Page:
UX people are taught to embrace the medium / device when designing applications. For this reason, the best mobile apps typically don’t look like their desktop counterparts – they take into account the limitations and opportunities afforded by the phone as a medium.
With the recent introduction of the iPad, a new medium has been introduced, bringing with it new opportunities and challenges. As there isn’t much data yet as to exactly how and when consumers are using their iPads, app designers are left to their hunches.
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Which brings me to Gowalla and their new iPad app. More than any of the emerging geo players, Gowalla is known as a design driven company. Here’s a quick look at some of the design decisions they made in bringing Gowalla to this new medium.
When you fire up Gowalla on your phone, the first view is a list of nearby venues so you can check-in.
On the iPad however, first view is a map overlaid with the faces of where your friends are checking in.
There is no map view of friend activity in the Gowalla iPhone app. It’s inclusion as the primary view of the iPad app would seem to be a nod towards A) the larger real estate afforded by the iPad; and B) the fact that the iPad is better for consuming than publishing; and C) the unlikelihood of users whipping out their iPad on a regular basis in order to check in.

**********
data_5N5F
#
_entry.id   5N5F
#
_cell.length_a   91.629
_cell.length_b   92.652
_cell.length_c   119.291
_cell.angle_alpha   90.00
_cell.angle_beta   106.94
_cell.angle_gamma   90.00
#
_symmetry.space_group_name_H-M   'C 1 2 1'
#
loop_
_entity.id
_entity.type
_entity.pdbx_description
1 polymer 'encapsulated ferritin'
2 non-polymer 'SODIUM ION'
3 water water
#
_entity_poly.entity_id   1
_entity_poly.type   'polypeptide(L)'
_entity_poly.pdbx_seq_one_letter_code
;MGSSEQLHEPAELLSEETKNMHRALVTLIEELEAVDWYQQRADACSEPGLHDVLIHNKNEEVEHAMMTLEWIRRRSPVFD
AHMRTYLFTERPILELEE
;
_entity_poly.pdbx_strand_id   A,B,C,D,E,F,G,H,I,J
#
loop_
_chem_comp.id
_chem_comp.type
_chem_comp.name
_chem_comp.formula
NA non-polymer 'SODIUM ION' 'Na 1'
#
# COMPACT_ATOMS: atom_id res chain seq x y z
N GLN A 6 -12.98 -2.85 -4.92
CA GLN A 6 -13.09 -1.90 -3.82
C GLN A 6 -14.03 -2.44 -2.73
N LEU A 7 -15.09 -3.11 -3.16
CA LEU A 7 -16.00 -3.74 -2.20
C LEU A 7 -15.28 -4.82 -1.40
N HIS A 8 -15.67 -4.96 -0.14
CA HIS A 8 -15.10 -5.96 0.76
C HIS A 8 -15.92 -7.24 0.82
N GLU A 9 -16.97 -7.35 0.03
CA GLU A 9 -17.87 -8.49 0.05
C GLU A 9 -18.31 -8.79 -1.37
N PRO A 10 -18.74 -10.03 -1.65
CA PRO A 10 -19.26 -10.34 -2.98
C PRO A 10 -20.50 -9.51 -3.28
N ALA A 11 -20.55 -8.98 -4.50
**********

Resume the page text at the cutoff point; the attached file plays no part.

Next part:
The primary navigation in the Gowalla iPhone app is the tabs at the bottom of the app. Sub page navigation seems to prefer vertical scrolling over tapping.
On the iPad app, Gowalla makes use of the vertical, overlaid sidebar (like the one used in default mail client). Tapping any of the main navigation links (Activity, Spots, Passport) updates the underlaid (this is not a word) view. Activity and Spots both utilize the map as the main view – in city locations, the Spots map gets pretty busy.
While you are able to check in with the iPad App, the functionality is buried under a number of clicks. You need to fire up the app, click the “Gowalla” tab opening the vertical navigation, click spots, find your location on the main view, and then check in.
Again, this would seem to reflect an assumption that people won’t typically be using the iPad app to check in.
The two prominent geo check in companies that have already built apps specifically for the iPad – Loopt and Gowalla – have both chosen to use the map as the primary metaphor. This makes a lot of sense – as a user, it’s a great way to quickly absorb what’s going on nearby. This view starts to break down when there is too much data however.
Emphasizing consumption over publishing on the iPad app is an interesting call, given that conventional wisdom would say that the larger the device, the easier publishing should be. As an iPad user however, it’s hard to disagree with this design decision. Publishing on the iPad is not a particularly pleasant experience, and when you are talking about one tap publishing – like a check in – the phone is far more practical.
So Gowalla is telling us this: check in with your phone, see what’s going on nearby with your iPad.
You can get the Gowalla iPad app here.